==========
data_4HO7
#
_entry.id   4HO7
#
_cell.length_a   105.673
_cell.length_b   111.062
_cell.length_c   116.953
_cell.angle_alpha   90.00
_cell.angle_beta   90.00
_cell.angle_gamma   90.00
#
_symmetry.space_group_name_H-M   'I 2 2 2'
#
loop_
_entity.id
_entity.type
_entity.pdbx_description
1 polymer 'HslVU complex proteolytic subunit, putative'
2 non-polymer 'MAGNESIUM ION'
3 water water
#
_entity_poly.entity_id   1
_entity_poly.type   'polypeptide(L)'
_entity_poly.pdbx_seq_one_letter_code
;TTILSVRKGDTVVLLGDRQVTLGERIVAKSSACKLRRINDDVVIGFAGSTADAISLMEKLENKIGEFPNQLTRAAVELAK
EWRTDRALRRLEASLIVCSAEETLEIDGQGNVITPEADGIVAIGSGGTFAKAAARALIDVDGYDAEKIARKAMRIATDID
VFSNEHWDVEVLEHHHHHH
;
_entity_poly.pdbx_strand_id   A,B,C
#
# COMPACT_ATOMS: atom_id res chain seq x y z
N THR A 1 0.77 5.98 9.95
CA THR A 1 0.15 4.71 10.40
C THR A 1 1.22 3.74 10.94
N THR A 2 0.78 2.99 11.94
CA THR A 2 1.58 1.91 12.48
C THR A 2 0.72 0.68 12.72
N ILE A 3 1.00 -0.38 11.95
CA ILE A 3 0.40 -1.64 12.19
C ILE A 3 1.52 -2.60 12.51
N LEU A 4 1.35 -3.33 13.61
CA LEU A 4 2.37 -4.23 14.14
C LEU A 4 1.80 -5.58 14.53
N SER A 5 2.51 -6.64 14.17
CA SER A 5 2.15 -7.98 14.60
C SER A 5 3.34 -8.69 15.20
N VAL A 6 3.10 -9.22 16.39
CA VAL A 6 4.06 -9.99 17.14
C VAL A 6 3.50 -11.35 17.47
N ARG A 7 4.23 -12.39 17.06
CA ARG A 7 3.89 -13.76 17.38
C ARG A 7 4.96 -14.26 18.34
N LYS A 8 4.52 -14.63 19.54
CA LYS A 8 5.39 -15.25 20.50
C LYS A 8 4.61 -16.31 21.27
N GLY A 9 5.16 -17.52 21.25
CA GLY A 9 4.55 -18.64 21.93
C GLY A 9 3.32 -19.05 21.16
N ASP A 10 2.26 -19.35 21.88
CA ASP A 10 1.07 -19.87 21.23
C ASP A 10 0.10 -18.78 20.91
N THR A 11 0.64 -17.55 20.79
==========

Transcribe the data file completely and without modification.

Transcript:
data_4HO7
#
_entry.id   4HO7
#
_cell.length_a   105.673
_cell.length_b   111.062
_cell.length_c   116.953
_cell.angle_alpha   90.00
_cell.angle_beta   90.00
_cell.angle_gamma   90.00
#
_symmetry.space_group_name_H-M   'I 2 2 2'
#
loop_
_entity.id
_entity.type
_entity.pdbx_description
1 polymer 'HslVU complex proteolytic subunit, putative'
2 non-polymer 'MAGNESIUM ION'
3 water water
#
_entity_poly.entity_id   1
_entity_poly.type   'polypeptide(L)'
_entity_poly.pdbx_seq_one_letter_code
;TTILSVRKGDTVVLLGDRQVTLGERIVAKSSACKLRRINDDVVIGFAGSTADAISLMEKLENKIGEFPNQLTRAAVELAK
EWRTDRALRRLEASLIVCSAEETLEIDGQGNVITPEADGIVAIGSGGTFAKAAARALIDVDGYDAEKIARKAMRIATDID
VFSNEHWDVEVLEHHHHHH
;
_entity_poly.pdbx_strand_id   A,B,C
#
# COMPACT_ATOMS: atom_id res chain seq x y z
N THR A 1 0.77 5.98 9.95
CA THR A 1 0.15 4.71 10.40
C THR A 1 1.22 3.74 10.94
N THR A 2 0.78 2.99 11.94
CA THR A 2 1.58 1.91 12.48
C THR A 2 0.72 0.68 12.72
N ILE A 3 1.00 -0.38 11.95
CA ILE A 3 0.40 -1.64 12.19
C ILE A 3 1.52 -2.60 12.51
N LEU A 4 1.35 -3.33 13.61
CA LEU A 4 2.37 -4.23 14.14
C LEU A 4 1.80 -5.58 14.53
N SER A 5 2.51 -6.64 14.17
CA SER A 5 2.15 -7.98 14.60
C SER A 5 3.34 -8.69 15.20
N VAL A 6 3.10 -9.22 16.39
CA VAL A 6 4.06 -9.99 17.14
C VAL A 6 3.50 -11.35 17.47
N ARG A 7 4.23 -12.39 17.06
CA ARG A 7 3.89 -13.76 17.38
C ARG A 7 4.96 -14.26 18.34
N LYS A 8 4.52 -14.63 19.54
CA LYS A 8 5.39 -15.25 20.50
C LYS A 8 4.61 -16.31 21.27
N GLY A 9 5.16 -17.52 21.25
CA GLY A 9 4.55 -18.64 21.93
C GLY A 9 3.32 -19.05 21.16
N ASP A 10 2.26 -19.35 21.88
CA ASP A 10 1.07 -19.87 21.23
C ASP A 10 0.10 -18.78 20.91
N THR A 11 0.64 -17.55 20.79